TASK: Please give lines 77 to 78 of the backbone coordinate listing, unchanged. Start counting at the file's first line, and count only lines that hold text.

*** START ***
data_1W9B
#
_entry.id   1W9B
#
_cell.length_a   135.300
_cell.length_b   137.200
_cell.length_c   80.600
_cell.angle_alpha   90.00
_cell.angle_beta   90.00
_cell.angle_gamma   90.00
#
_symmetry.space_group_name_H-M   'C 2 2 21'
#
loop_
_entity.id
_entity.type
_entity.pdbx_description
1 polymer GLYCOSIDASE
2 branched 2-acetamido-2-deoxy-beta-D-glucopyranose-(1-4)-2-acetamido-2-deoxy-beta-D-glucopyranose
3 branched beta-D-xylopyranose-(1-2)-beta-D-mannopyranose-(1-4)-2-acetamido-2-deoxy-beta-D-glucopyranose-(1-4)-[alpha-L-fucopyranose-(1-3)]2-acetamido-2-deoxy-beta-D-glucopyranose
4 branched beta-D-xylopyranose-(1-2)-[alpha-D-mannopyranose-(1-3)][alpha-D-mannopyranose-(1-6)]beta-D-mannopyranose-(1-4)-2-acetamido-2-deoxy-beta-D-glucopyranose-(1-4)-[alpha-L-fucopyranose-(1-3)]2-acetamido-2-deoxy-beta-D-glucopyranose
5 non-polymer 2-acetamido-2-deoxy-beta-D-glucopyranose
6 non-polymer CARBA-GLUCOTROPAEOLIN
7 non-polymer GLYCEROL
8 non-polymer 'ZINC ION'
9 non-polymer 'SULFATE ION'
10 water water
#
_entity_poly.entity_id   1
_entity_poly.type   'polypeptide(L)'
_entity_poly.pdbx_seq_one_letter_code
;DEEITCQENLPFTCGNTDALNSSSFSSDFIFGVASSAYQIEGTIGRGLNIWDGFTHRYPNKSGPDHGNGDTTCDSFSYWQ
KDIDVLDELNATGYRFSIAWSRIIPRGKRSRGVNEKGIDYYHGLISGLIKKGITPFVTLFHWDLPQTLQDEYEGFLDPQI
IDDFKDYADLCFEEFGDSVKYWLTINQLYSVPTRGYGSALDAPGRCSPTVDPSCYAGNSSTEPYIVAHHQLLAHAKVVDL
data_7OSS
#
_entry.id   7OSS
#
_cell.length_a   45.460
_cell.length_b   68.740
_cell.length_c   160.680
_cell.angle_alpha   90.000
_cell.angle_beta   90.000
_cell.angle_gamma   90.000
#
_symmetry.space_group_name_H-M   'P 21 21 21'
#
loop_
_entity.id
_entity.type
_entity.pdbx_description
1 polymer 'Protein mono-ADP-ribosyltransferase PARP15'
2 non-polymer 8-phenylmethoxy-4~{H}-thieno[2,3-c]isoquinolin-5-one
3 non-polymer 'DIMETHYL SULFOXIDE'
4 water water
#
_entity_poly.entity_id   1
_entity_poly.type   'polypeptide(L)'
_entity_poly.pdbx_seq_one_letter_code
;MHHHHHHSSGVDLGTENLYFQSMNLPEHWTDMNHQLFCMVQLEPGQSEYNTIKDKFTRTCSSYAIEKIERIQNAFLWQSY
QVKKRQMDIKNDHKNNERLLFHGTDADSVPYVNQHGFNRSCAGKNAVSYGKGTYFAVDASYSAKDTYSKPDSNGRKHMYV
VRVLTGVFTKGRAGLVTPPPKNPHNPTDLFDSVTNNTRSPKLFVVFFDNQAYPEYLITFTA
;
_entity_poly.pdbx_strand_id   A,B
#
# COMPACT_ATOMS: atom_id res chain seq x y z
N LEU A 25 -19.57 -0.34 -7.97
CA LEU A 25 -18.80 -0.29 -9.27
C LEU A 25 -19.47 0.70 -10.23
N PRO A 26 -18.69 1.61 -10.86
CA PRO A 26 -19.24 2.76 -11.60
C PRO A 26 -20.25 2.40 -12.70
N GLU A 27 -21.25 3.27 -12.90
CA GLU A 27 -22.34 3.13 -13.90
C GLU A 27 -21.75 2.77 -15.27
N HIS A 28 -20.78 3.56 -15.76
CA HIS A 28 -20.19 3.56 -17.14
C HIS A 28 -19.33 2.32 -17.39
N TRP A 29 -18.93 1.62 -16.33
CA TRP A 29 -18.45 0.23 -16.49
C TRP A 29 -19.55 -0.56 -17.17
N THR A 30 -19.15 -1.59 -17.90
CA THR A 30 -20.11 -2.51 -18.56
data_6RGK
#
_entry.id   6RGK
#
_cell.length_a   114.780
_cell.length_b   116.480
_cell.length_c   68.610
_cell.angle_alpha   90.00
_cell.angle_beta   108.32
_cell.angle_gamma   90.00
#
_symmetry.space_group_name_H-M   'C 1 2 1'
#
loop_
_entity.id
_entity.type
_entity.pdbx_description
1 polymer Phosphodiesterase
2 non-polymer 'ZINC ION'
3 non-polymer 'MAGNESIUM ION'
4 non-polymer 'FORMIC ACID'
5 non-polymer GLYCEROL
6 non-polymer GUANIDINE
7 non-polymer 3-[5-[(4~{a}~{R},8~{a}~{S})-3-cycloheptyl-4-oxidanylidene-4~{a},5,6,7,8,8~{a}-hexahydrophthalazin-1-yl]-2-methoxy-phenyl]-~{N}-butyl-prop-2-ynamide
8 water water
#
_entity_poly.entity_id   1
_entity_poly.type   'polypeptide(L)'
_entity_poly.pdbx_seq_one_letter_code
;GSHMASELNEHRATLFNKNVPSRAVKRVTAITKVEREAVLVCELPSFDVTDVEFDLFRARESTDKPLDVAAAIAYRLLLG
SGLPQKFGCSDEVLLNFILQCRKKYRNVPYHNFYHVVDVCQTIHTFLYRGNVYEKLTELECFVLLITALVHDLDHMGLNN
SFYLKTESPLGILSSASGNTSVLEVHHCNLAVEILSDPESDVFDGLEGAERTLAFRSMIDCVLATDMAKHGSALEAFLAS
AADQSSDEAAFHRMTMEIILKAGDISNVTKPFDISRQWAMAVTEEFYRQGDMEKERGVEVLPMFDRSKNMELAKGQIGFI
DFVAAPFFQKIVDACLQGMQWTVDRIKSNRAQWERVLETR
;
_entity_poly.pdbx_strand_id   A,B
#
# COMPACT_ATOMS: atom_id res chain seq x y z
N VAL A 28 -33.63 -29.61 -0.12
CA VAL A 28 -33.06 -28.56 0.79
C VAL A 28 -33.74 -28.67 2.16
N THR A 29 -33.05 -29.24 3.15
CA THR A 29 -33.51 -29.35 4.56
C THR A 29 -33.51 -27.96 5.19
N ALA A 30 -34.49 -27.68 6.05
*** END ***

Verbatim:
CA HIS A 28 -20.19 3.56 -17.14
C HIS A 28 -19.33 2.32 -17.39